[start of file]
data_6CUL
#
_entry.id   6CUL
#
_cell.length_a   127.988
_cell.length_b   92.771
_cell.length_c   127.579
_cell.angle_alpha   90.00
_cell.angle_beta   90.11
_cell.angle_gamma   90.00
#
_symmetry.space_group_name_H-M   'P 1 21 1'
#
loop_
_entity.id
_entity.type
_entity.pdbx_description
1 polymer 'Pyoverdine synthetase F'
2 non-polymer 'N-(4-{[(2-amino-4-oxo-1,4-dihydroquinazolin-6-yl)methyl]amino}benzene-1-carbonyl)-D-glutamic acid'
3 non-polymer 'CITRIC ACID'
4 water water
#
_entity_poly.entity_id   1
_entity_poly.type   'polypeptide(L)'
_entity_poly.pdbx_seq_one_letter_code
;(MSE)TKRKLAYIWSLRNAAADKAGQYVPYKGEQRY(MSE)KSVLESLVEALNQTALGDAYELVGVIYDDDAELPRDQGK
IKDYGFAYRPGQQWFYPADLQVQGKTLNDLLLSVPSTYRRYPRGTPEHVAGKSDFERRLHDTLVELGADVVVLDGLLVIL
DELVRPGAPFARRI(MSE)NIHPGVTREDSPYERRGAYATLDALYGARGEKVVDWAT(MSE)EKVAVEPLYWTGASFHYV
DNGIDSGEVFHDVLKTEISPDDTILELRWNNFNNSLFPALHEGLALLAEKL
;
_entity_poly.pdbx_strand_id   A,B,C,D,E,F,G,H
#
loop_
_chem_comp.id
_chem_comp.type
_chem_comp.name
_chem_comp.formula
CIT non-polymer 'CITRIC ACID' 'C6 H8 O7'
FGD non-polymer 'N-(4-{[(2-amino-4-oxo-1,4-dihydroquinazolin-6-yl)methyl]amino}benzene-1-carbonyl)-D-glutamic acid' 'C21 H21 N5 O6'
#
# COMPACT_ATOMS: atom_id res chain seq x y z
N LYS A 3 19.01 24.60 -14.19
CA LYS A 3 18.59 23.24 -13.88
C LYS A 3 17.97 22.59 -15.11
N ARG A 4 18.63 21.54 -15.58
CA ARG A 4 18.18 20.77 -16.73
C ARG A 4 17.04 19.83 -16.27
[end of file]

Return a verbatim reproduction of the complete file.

data_6CUL
#
_entry.id   6CUL
#
_cell.length_a   127.988
_cell.length_b   92.771
_cell.length_c   127.579
_cell.angle_alpha   90.00
_cell.angle_beta   90.11
_cell.angle_gamma   90.00
#
_symmetry.space_group_name_H-M   'P 1 21 1'
#
loop_
_entity.id
_entity.type
_entity.pdbx_description
1 polymer 'Pyoverdine synthetase F'
2 non-polymer 'N-(4-{[(2-amino-4-oxo-1,4-dihydroquinazolin-6-yl)methyl]amino}benzene-1-carbonyl)-D-glutamic acid'
3 non-polymer 'CITRIC ACID'
4 water water
#
_entity_poly.entity_id   1
_entity_poly.type   'polypeptide(L)'
_entity_poly.pdbx_seq_one_letter_code
;(MSE)TKRKLAYIWSLRNAAADKAGQYVPYKGEQRY(MSE)KSVLESLVEALNQTALGDAYELVGVIYDDDAELPRDQGK
IKDYGFAYRPGQQWFYPADLQVQGKTLNDLLLSVPSTYRRYPRGTPEHVAGKSDFERRLHDTLVELGADVVVLDGLLVIL
DELVRPGAPFARRI(MSE)NIHPGVTREDSPYERRGAYATLDALYGARGEKVVDWAT(MSE)EKVAVEPLYWTGASFHYV
DNGIDSGEVFHDVLKTEISPDDTILELRWNNFNNSLFPALHEGLALLAEKL
;
_entity_poly.pdbx_strand_id   A,B,C,D,E,F,G,H
#
loop_
_chem_comp.id
_chem_comp.type
_chem_comp.name
_chem_comp.formula
CIT non-polymer 'CITRIC ACID' 'C6 H8 O7'
FGD non-polymer 'N-(4-{[(2-amino-4-oxo-1,4-dihydroquinazolin-6-yl)methyl]amino}benzene-1-carbonyl)-D-glutamic acid' 'C21 H21 N5 O6'
#
# COMPACT_ATOMS: atom_id res chain seq x y z
N LYS A 3 19.01 24.60 -14.19
CA LYS A 3 18.59 23.24 -13.88
C LYS A 3 17.97 22.59 -15.11
N ARG A 4 18.63 21.54 -15.58
CA ARG A 4 18.18 20.77 -16.73
C ARG A 4 17.04 19.83 -16.27